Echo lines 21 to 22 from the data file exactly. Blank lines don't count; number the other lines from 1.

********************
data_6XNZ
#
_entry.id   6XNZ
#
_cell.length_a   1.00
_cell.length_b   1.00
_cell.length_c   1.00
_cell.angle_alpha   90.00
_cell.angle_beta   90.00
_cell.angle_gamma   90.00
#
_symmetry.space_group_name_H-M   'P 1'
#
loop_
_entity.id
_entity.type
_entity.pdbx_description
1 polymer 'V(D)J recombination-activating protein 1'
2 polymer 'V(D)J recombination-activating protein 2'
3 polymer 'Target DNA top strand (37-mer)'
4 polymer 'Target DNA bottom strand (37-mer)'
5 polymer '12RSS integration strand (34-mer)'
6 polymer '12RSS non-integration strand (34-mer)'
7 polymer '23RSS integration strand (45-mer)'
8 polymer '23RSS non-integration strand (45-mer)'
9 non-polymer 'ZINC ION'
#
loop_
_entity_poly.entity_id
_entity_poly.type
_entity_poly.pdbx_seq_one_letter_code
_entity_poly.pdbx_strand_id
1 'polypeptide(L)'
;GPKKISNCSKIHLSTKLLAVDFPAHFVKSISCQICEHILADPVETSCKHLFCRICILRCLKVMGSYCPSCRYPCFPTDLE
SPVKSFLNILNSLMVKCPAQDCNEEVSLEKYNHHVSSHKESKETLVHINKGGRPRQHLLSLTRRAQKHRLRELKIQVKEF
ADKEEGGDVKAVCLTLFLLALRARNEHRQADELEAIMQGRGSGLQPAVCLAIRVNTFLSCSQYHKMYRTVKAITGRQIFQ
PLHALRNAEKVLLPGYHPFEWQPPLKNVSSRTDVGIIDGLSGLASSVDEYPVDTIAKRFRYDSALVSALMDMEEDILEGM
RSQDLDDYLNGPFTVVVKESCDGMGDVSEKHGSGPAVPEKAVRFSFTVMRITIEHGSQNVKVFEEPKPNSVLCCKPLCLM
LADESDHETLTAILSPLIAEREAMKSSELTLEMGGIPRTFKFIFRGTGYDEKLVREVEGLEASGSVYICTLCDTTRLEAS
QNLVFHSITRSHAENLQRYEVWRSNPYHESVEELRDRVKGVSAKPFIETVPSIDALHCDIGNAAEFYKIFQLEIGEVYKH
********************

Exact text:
4 polymer 'Target DNA bottom strand (37-mer)'
5 polymer '12RSS integration strand (34-mer)'